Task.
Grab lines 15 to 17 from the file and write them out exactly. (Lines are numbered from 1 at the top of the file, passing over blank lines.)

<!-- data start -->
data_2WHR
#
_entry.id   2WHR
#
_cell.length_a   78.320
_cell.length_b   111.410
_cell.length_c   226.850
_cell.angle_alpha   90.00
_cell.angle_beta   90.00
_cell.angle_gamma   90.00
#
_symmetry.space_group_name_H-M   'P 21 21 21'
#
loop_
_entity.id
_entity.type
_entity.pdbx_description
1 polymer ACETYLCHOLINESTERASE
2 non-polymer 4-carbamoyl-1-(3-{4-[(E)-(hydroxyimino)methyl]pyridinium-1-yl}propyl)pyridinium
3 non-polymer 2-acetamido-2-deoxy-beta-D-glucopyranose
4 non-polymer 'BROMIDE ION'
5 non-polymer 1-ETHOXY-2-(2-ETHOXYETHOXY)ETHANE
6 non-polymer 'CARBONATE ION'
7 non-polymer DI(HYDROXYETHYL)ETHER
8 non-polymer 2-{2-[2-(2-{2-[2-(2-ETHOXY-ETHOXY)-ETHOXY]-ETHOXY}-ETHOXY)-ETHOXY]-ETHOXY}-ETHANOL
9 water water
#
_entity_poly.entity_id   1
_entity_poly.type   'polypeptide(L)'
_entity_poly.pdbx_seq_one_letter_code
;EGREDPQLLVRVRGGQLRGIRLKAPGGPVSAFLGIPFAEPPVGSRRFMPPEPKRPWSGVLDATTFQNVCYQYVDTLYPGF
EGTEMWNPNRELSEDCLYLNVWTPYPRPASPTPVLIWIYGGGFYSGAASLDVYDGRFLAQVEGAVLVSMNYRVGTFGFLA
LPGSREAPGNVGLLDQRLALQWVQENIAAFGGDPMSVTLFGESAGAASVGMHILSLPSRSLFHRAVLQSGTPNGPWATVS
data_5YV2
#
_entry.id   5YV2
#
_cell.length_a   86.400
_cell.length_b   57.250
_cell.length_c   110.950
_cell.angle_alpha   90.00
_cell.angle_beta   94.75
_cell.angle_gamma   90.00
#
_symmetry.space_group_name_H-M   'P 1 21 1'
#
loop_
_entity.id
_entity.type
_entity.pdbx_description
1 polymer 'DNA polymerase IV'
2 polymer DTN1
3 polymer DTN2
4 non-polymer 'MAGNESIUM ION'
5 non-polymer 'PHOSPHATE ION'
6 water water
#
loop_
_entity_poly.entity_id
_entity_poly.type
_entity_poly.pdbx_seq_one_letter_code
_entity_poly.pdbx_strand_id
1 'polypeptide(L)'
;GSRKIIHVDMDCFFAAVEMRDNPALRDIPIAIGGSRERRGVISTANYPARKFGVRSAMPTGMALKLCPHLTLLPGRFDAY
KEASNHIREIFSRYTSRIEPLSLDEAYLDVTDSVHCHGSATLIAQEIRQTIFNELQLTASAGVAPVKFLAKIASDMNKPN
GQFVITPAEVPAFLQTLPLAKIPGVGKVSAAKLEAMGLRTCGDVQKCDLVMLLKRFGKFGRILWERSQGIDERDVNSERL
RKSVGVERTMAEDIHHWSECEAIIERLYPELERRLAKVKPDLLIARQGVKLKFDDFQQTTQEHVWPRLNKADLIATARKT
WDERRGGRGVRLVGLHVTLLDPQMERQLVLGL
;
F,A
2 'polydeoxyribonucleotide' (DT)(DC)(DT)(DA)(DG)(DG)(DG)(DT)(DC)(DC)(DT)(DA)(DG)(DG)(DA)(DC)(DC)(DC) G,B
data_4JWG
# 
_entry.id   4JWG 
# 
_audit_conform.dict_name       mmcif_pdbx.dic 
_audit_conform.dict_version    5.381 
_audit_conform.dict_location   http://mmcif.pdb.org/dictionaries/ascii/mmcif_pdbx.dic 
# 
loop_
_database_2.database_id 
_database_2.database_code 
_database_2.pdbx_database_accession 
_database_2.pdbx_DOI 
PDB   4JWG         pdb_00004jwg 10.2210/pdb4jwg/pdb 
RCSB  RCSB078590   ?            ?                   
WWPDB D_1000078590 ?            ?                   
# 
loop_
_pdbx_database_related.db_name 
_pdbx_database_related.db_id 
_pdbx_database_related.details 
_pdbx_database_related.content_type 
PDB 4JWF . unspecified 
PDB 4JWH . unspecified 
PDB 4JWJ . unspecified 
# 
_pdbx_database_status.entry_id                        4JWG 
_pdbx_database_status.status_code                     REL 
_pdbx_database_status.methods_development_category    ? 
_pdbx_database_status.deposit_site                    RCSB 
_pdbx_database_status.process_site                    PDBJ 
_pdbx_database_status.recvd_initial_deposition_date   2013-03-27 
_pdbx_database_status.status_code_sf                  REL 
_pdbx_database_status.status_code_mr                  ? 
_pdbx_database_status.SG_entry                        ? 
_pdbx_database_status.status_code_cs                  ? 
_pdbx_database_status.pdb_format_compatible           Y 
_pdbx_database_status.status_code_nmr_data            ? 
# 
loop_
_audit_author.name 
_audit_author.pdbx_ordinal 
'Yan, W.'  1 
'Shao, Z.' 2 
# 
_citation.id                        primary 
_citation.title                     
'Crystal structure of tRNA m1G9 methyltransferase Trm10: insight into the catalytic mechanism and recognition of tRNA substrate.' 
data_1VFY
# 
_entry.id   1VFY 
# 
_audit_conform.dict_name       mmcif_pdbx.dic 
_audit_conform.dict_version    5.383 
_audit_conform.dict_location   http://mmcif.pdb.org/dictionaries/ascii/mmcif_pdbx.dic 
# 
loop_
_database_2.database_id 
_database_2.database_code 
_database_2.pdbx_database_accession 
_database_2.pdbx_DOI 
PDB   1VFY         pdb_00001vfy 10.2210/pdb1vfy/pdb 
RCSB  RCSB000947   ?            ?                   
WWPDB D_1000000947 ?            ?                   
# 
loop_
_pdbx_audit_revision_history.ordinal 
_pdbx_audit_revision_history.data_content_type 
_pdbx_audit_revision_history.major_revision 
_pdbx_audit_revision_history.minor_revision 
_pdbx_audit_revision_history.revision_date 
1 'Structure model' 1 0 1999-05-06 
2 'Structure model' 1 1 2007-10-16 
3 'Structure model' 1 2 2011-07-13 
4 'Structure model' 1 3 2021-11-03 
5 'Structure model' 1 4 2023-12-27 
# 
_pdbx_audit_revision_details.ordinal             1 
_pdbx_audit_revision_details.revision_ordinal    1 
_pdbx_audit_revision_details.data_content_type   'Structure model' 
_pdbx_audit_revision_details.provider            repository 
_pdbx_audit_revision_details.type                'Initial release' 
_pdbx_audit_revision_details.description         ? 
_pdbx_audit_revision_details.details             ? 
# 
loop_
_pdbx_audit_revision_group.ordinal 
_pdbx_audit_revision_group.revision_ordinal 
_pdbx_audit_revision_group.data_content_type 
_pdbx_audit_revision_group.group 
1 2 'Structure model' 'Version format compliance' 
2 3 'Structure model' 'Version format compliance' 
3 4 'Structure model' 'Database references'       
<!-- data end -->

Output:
_entity.id
_entity.type
_entity.pdbx_description